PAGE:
JIM CRAMER: Yeah, it's important to point out that a pilot would not want to go into something that they were unsafe in. But this brings up another issue. What we're hearing from Boeing, and they have been very cryptic, you almost have to read the tea leaves the way they used to be or the Kremlin Wall, there was a story that Dennis Muilenburg felt this is the same plane as the old planes so you didn't need to put pilots in the simulator. Obviously, your pilots have thousands of hours. I'm sure they can handle anything. But we do not have that across the board. Was Muilenburg wrong to say, 'You know what, we don't need new training'?
GARY KELLY: I don't think so. You know, but again, in fairness to your question, and it's a legitimate question, I just know Southwest Airlines. I know our pilots. We hire very experienced pilots. On average they have 6,000 hours of experience before we even hire them. So, they are expert on the 737. It is the only airplane that we fly. We're the gold standard when it comes to hiring our flight crews, our training, our procedures, all of that. So, I'm very confident in that, as are our pilots. What other airlines do, as you all would understand, I'm not knowledgeable. And, you know, others will have to make that assessment. But as far as our company and our pilots, is there question, is there a need for additional simulator training? Our pilots tell me no. Is additional training harmful? Absolutely not. But it needs to be fact and data driven in terms of setting those requirements and not just doing things that make us all feel good. And, you know, we're very comfortable with the airplane. We have almost 80,000 hours of flight experience in it. We have no problems with the airplane. And we're just looking forward, again, to getting it ungrounded and getting to work on getting it back in the air.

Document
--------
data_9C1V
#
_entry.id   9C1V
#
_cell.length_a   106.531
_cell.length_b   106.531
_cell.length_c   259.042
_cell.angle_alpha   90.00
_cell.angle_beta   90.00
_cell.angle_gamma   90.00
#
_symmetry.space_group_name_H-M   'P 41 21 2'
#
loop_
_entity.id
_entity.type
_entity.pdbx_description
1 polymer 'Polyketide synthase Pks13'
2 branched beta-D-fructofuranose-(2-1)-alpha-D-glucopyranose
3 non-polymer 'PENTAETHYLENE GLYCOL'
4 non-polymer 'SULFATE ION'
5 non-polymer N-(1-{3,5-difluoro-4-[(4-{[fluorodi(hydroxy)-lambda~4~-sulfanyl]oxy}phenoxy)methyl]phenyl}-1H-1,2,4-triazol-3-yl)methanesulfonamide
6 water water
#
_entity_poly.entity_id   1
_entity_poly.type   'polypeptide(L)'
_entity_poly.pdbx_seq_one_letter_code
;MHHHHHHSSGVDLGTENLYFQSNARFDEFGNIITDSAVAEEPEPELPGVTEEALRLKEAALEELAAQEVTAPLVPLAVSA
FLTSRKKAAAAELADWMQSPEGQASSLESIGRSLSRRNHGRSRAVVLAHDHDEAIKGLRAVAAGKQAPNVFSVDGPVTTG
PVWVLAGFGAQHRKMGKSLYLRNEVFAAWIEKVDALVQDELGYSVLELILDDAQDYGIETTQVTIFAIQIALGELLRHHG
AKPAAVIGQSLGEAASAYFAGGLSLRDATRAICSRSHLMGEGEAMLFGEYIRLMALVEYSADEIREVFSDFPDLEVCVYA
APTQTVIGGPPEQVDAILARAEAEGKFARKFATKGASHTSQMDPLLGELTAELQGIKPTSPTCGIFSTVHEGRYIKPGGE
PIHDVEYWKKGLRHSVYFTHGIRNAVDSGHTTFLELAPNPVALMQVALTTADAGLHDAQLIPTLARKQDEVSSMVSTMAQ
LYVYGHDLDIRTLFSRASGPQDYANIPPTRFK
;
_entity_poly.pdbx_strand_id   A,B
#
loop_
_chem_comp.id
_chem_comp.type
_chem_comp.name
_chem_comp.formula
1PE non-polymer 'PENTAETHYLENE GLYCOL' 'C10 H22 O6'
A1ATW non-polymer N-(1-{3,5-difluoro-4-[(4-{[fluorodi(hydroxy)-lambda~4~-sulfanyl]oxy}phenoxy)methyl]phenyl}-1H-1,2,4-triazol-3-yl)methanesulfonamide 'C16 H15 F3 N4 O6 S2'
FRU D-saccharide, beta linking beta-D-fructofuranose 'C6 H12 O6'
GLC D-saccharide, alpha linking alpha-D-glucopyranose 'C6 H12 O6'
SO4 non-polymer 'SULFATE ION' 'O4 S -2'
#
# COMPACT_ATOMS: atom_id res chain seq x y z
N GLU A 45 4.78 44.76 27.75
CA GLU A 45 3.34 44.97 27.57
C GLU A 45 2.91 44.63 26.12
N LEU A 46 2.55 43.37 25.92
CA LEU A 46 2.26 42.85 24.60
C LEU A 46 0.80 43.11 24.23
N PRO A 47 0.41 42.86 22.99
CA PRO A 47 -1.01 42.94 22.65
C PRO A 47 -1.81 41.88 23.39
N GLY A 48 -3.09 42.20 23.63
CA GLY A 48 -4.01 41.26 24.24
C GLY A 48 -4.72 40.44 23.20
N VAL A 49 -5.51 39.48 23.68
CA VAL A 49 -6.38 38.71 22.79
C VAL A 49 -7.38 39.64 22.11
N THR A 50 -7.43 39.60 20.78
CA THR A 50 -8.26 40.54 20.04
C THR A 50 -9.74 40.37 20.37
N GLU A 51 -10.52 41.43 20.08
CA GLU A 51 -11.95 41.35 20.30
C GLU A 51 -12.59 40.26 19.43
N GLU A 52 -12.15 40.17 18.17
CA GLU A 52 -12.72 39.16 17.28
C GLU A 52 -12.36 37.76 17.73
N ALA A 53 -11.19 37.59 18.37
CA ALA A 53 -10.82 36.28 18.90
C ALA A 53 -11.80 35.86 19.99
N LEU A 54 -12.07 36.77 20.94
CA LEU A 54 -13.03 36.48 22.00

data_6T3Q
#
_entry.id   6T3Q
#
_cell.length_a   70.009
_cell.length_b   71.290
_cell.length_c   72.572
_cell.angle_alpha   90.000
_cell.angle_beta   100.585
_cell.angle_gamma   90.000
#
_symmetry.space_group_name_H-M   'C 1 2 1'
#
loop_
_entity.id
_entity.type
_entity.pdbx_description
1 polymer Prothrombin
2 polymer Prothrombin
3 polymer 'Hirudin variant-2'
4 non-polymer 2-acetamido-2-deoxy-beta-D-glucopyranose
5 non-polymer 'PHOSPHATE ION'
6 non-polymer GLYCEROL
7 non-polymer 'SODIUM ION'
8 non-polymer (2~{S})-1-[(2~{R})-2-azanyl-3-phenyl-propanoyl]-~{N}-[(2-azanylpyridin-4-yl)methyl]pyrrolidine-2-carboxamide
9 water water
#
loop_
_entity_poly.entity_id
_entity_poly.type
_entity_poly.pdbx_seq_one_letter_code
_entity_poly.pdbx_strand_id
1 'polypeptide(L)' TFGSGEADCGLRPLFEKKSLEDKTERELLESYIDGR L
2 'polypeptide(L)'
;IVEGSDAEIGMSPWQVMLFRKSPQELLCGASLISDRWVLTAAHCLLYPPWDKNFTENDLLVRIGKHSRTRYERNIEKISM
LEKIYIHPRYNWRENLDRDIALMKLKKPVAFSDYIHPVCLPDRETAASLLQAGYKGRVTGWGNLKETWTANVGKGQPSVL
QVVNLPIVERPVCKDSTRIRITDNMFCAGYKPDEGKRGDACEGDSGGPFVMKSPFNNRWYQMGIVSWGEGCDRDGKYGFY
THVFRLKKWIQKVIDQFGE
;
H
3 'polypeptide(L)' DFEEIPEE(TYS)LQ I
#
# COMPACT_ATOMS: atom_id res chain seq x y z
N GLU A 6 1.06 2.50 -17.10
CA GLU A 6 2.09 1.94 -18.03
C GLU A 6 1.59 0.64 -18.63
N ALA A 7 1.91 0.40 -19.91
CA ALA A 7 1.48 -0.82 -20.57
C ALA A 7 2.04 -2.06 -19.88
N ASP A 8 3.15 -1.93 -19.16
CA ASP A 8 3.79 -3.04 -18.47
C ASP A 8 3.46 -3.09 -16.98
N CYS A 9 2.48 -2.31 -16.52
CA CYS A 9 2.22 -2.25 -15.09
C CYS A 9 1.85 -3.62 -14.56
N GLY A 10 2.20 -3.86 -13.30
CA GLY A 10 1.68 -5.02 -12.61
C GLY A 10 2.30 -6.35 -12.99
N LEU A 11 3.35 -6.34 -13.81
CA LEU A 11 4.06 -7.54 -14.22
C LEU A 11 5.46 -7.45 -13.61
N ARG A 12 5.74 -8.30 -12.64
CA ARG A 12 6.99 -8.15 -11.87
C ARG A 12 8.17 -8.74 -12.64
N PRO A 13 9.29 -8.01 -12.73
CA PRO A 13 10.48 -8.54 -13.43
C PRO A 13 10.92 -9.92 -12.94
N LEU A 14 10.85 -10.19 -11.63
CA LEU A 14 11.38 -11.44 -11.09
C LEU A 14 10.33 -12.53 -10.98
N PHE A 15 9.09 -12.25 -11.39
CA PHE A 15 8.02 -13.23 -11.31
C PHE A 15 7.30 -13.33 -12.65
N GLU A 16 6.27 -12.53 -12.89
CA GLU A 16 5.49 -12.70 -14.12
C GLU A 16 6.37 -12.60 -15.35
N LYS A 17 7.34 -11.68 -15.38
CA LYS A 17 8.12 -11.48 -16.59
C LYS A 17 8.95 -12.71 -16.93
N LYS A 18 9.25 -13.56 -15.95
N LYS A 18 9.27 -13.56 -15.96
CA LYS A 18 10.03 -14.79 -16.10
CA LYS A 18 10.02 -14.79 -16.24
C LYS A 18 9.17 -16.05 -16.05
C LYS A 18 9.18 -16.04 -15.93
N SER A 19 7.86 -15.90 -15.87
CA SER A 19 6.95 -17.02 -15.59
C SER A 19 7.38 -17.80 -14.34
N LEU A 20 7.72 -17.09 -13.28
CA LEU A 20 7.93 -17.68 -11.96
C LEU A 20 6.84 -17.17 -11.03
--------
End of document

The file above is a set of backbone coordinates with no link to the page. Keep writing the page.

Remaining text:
DAVID FABER: Mr. Kelly, you know, I'm curious, have you had a conversation with or heard from David Calhoun since he took over as CEO. And if so, can you share at all what that conversation was like?